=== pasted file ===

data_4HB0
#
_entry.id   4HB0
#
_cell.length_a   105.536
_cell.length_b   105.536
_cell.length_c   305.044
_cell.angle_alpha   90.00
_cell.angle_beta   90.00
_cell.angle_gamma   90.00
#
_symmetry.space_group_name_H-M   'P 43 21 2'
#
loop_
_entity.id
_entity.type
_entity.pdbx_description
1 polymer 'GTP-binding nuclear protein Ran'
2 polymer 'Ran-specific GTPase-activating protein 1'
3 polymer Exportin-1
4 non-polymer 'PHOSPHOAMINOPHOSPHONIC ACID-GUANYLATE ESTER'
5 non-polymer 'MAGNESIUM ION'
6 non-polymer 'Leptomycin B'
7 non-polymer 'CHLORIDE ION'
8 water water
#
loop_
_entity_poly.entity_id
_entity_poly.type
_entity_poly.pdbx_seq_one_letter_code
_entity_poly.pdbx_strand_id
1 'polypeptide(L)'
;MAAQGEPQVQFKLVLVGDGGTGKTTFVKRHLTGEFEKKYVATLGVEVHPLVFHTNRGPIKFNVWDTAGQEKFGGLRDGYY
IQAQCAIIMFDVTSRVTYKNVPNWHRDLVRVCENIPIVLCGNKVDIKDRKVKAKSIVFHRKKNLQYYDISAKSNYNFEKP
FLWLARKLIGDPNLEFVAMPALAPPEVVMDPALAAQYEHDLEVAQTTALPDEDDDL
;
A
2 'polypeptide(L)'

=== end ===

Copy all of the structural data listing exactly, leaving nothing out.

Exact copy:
data_4HB0
#
_entry.id   4HB0
#
_cell.length_a   105.536
_cell.length_b   105.536
_cell.length_c   305.044
_cell.angle_alpha   90.00
_cell.angle_beta   90.00
_cell.angle_gamma   90.00
#
_symmetry.space_group_name_H-M   'P 43 21 2'
#
loop_
_entity.id
_entity.type
_entity.pdbx_description
1 polymer 'GTP-binding nuclear protein Ran'
2 polymer 'Ran-specific GTPase-activating protein 1'
3 polymer Exportin-1
4 non-polymer 'PHOSPHOAMINOPHOSPHONIC ACID-GUANYLATE ESTER'
5 non-polymer 'MAGNESIUM ION'
6 non-polymer 'Leptomycin B'
7 non-polymer 'CHLORIDE ION'
8 water water
#
loop_
_entity_poly.entity_id
_entity_poly.type
_entity_poly.pdbx_seq_one_letter_code
_entity_poly.pdbx_strand_id
1 'polypeptide(L)'
;MAAQGEPQVQFKLVLVGDGGTGKTTFVKRHLTGEFEKKYVATLGVEVHPLVFHTNRGPIKFNVWDTAGQEKFGGLRDGYY
IQAQCAIIMFDVTSRVTYKNVPNWHRDLVRVCENIPIVLCGNKVDIKDRKVKAKSIVFHRKKNLQYYDISAKSNYNFEKP
FLWLARKLIGDPNLEFVAMPALAPPEVVMDPALAAQYEHDLEVAQTTALPDEDDDL
;
A
2 'polypeptide(L)'